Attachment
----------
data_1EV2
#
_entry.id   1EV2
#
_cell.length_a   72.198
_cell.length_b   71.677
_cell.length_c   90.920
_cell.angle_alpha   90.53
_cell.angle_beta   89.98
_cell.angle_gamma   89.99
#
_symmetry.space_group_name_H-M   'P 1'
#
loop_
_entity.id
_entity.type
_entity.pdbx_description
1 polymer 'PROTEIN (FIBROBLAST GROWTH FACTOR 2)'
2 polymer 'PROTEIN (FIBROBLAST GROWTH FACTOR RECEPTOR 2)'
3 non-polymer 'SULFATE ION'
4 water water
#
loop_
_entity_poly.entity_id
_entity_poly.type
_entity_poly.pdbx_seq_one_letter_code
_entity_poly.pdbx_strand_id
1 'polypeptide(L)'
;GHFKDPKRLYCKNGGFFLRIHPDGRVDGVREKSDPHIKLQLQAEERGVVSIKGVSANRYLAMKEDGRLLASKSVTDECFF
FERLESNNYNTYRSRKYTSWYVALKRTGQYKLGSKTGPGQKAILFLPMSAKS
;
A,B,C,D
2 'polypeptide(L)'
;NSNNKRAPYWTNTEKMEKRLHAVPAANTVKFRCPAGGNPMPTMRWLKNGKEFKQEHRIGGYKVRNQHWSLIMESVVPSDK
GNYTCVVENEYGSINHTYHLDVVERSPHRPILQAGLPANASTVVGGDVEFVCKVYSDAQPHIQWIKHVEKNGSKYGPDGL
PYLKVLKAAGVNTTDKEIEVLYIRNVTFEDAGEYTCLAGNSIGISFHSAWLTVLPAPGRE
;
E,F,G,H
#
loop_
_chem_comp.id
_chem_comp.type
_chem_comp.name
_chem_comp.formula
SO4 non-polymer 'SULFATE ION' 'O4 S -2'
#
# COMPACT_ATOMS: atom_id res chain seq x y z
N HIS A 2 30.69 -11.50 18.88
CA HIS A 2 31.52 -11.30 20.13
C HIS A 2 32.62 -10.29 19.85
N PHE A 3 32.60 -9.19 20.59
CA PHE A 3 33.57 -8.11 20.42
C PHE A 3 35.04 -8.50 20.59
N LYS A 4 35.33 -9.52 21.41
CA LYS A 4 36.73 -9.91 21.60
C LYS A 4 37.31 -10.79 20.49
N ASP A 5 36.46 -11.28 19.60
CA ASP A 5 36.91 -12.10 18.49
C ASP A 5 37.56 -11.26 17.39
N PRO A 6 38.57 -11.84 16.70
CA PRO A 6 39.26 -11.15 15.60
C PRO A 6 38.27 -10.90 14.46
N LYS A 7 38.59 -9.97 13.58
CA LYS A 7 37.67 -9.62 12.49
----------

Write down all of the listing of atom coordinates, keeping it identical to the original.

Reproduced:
data_1EV2
#
_entry.id   1EV2
#
_cell.length_a   72.198
_cell.length_b   71.677
_cell.length_c   90.920
_cell.angle_alpha   90.53
_cell.angle_beta   89.98
_cell.angle_gamma   89.99
#
_symmetry.space_group_name_H-M   'P 1'
#
loop_
_entity.id
_entity.type
_entity.pdbx_description
1 polymer 'PROTEIN (FIBROBLAST GROWTH FACTOR 2)'
2 polymer 'PROTEIN (FIBROBLAST GROWTH FACTOR RECEPTOR 2)'
3 non-polymer 'SULFATE ION'
4 water water
#
loop_
_entity_poly.entity_id
_entity_poly.type
_entity_poly.pdbx_seq_one_letter_code
_entity_poly.pdbx_strand_id
1 'polypeptide(L)'
;GHFKDPKRLYCKNGGFFLRIHPDGRVDGVREKSDPHIKLQLQAEERGVVSIKGVSANRYLAMKEDGRLLASKSVTDECFF
FERLESNNYNTYRSRKYTSWYVALKRTGQYKLGSKTGPGQKAILFLPMSAKS
;
A,B,C,D
2 'polypeptide(L)'
;NSNNKRAPYWTNTEKMEKRLHAVPAANTVKFRCPAGGNPMPTMRWLKNGKEFKQEHRIGGYKVRNQHWSLIMESVVPSDK
GNYTCVVENEYGSINHTYHLDVVERSPHRPILQAGLPANASTVVGGDVEFVCKVYSDAQPHIQWIKHVEKNGSKYGPDGL
PYLKVLKAAGVNTTDKEIEVLYIRNVTFEDAGEYTCLAGNSIGISFHSAWLTVLPAPGRE
;
E,F,G,H
#
loop_
_chem_comp.id
_chem_comp.type
_chem_comp.name
_chem_comp.formula
SO4 non-polymer 'SULFATE ION' 'O4 S -2'
#
# COMPACT_ATOMS: atom_id res chain seq x y z
N HIS A 2 30.69 -11.50 18.88
CA HIS A 2 31.52 -11.30 20.13
C HIS A 2 32.62 -10.29 19.85
N PHE A 3 32.60 -9.19 20.59
CA PHE A 3 33.57 -8.11 20.42
C PHE A 3 35.04 -8.50 20.59
N LYS A 4 35.33 -9.52 21.41
CA LYS A 4 36.73 -9.91 21.60
C LYS A 4 37.31 -10.79 20.49
N ASP A 5 36.46 -11.28 19.60
CA ASP A 5 36.91 -12.10 18.49
C ASP A 5 37.56 -11.26 17.39
N PRO A 6 38.57 -11.84 16.70
CA PRO A 6 39.26 -11.15 15.60
C PRO A 6 38.27 -10.90 14.46
N LYS A 7 38.59 -9.97 13.58
CA LYS A 7 37.67 -9.62 12.49